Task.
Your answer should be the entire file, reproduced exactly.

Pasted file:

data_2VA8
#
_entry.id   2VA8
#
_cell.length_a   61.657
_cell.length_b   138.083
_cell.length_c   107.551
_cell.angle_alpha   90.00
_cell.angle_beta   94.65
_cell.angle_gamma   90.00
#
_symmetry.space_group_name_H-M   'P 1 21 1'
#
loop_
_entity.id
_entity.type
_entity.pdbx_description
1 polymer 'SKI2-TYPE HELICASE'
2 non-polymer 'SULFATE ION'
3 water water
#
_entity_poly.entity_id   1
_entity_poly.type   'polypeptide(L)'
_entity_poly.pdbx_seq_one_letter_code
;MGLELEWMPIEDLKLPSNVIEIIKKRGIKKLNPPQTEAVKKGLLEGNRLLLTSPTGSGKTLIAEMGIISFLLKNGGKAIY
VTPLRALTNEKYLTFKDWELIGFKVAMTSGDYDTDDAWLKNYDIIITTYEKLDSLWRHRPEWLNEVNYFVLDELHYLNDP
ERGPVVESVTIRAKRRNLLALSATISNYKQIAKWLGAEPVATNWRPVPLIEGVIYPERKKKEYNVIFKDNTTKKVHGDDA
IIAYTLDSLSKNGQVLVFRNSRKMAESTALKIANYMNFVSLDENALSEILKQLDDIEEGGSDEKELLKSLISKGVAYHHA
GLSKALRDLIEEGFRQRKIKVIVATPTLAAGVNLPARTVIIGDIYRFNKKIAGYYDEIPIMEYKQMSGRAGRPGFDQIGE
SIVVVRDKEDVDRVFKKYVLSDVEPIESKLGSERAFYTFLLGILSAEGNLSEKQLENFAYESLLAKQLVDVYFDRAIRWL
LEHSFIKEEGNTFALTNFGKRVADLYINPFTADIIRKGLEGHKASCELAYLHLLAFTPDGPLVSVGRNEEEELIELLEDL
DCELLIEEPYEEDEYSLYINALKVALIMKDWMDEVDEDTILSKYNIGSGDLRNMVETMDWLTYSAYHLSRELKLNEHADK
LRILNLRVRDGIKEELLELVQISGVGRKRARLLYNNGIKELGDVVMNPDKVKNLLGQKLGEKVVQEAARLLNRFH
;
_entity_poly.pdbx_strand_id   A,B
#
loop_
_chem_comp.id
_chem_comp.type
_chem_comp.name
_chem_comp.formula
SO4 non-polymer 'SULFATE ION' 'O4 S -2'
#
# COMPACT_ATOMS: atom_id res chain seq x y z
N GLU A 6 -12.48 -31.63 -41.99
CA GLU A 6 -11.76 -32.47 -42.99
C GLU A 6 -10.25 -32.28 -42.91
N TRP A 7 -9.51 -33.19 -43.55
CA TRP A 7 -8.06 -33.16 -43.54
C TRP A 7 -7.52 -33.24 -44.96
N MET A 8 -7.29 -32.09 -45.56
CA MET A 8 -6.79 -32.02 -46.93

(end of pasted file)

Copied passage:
data_2VA8
#
_entry.id   2VA8
#
_cell.length_a   61.657
_cell.length_b   138.083
_cell.length_c   107.551
_cell.angle_alpha   90.00
_cell.angle_beta   94.65
_cell.angle_gamma   90.00
#
_symmetry.space_group_name_H-M   'P 1 21 1'
#
loop_
_entity.id
_entity.type
_entity.pdbx_description
1 polymer 'SKI2-TYPE HELICASE'
2 non-polymer 'SULFATE ION'
3 water water
#
_entity_poly.entity_id   1
_entity_poly.type   'polypeptide(L)'
_entity_poly.pdbx_seq_one_letter_code
;MGLELEWMPIEDLKLPSNVIEIIKKRGIKKLNPPQTEAVKKGLLEGNRLLLTSPTGSGKTLIAEMGIISFLLKNGGKAIY
VTPLRALTNEKYLTFKDWELIGFKVAMTSGDYDTDDAWLKNYDIIITTYEKLDSLWRHRPEWLNEVNYFVLDELHYLNDP
ERGPVVESVTIRAKRRNLLALSATISNYKQIAKWLGAEPVATNWRPVPLIEGVIYPERKKKEYNVIFKDNTTKKVHGDDA
IIAYTLDSLSKNGQVLVFRNSRKMAESTALKIANYMNFVSLDENALSEILKQLDDIEEGGSDEKELLKSLISKGVAYHHA
GLSKALRDLIEEGFRQRKIKVIVATPTLAAGVNLPARTVIIGDIYRFNKKIAGYYDEIPIMEYKQMSGRAGRPGFDQIGE
SIVVVRDKEDVDRVFKKYVLSDVEPIESKLGSERAFYTFLLGILSAEGNLSEKQLENFAYESLLAKQLVDVYFDRAIRWL
LEHSFIKEEGNTFALTNFGKRVADLYINPFTADIIRKGLEGHKASCELAYLHLLAFTPDGPLVSVGRNEEEELIELLEDL
DCELLIEEPYEEDEYSLYINALKVALIMKDWMDEVDEDTILSKYNIGSGDLRNMVETMDWLTYSAYHLSRELKLNEHADK
LRILNLRVRDGIKEELLELVQISGVGRKRARLLYNNGIKELGDVVMNPDKVKNLLGQKLGEKVVQEAARLLNRFH
;
_entity_poly.pdbx_strand_id   A,B
#
loop_
_chem_comp.id
_chem_comp.type
_chem_comp.name
_chem_comp.formula
SO4 non-polymer 'SULFATE ION' 'O4 S -2'
#
# COMPACT_ATOMS: atom_id res chain seq x y z
N GLU A 6 -12.48 -31.63 -41.99
CA GLU A 6 -11.76 -32.47 -42.99
C GLU A 6 -10.25 -32.28 -42.91
N TRP A 7 -9.51 -33.19 -43.55
CA TRP A 7 -8.06 -33.16 -43.54
C TRP A 7 -7.52 -33.24 -44.96
N MET A 8 -7.29 -32.09 -45.56
CA MET A 8 -6.79 -32.02 -46.93